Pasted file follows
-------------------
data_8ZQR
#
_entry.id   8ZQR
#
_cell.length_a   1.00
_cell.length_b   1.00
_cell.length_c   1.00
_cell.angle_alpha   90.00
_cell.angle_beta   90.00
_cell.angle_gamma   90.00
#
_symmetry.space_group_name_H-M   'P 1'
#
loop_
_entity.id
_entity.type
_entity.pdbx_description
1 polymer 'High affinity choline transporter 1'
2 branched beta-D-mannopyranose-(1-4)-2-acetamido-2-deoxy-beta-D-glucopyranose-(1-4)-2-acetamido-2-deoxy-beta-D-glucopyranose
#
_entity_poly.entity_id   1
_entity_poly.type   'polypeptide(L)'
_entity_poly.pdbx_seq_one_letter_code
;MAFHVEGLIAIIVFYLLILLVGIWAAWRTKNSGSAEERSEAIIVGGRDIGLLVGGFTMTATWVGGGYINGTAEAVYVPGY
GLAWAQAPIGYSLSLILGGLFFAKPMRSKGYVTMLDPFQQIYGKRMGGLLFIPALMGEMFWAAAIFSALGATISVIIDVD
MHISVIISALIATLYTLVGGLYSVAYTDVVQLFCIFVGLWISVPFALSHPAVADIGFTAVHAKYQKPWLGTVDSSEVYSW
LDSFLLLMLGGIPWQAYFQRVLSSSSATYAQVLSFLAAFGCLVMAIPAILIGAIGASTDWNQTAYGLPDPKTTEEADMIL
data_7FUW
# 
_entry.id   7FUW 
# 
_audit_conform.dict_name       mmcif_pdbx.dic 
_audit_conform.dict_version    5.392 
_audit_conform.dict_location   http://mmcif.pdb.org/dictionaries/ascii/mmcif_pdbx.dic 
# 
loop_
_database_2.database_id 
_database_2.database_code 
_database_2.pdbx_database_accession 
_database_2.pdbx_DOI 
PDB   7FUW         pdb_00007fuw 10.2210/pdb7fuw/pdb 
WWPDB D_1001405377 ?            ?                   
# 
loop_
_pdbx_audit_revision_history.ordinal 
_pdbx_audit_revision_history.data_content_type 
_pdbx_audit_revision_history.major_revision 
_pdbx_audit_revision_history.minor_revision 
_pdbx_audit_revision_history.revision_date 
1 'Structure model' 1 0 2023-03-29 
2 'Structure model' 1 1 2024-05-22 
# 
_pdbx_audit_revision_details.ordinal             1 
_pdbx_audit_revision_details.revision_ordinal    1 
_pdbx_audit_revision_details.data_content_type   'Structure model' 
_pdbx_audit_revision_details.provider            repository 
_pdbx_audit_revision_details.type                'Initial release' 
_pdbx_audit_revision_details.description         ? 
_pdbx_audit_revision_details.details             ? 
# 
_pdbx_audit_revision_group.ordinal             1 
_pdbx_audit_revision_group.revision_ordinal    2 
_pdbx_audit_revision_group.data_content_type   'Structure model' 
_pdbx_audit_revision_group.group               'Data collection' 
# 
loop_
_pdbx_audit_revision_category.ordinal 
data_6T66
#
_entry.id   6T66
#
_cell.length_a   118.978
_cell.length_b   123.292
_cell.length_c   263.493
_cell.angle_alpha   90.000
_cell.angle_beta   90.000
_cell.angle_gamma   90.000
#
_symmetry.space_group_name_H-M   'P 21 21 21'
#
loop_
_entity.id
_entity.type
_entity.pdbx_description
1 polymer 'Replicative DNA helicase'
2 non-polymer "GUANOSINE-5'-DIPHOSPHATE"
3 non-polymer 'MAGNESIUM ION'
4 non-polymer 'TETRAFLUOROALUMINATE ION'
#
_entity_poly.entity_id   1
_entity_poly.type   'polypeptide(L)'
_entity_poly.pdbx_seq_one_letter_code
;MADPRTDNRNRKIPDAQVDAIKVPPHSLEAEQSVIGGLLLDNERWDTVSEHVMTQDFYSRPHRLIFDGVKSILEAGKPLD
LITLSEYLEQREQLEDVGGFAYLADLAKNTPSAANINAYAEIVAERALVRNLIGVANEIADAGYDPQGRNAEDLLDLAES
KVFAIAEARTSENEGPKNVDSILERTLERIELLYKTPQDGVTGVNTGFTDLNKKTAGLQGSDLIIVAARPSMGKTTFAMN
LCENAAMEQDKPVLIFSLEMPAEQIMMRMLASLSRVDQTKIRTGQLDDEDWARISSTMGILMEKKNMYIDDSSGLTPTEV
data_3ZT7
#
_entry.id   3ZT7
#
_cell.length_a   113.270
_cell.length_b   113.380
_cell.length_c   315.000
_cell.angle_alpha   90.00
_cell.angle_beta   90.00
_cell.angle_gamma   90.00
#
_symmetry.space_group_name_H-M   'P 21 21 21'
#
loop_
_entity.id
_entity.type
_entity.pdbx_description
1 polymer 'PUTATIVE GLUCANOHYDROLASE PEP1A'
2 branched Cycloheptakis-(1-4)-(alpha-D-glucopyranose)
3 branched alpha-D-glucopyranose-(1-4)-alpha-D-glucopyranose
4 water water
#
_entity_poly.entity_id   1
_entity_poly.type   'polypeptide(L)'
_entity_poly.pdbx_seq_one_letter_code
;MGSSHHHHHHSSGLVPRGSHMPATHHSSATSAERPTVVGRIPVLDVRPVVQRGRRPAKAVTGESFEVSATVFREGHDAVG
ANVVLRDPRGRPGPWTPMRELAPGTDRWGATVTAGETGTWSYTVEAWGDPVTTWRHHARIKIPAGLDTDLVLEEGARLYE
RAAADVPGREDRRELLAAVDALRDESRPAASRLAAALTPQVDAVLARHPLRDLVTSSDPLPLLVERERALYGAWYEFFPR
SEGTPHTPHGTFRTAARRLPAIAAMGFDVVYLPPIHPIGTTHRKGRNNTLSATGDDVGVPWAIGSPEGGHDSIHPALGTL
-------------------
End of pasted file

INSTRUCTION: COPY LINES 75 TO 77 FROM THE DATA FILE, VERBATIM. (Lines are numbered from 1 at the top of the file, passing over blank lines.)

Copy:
_cell.angle_alpha   90.000
_cell.angle_beta   90.000
_cell.angle_gamma   90.000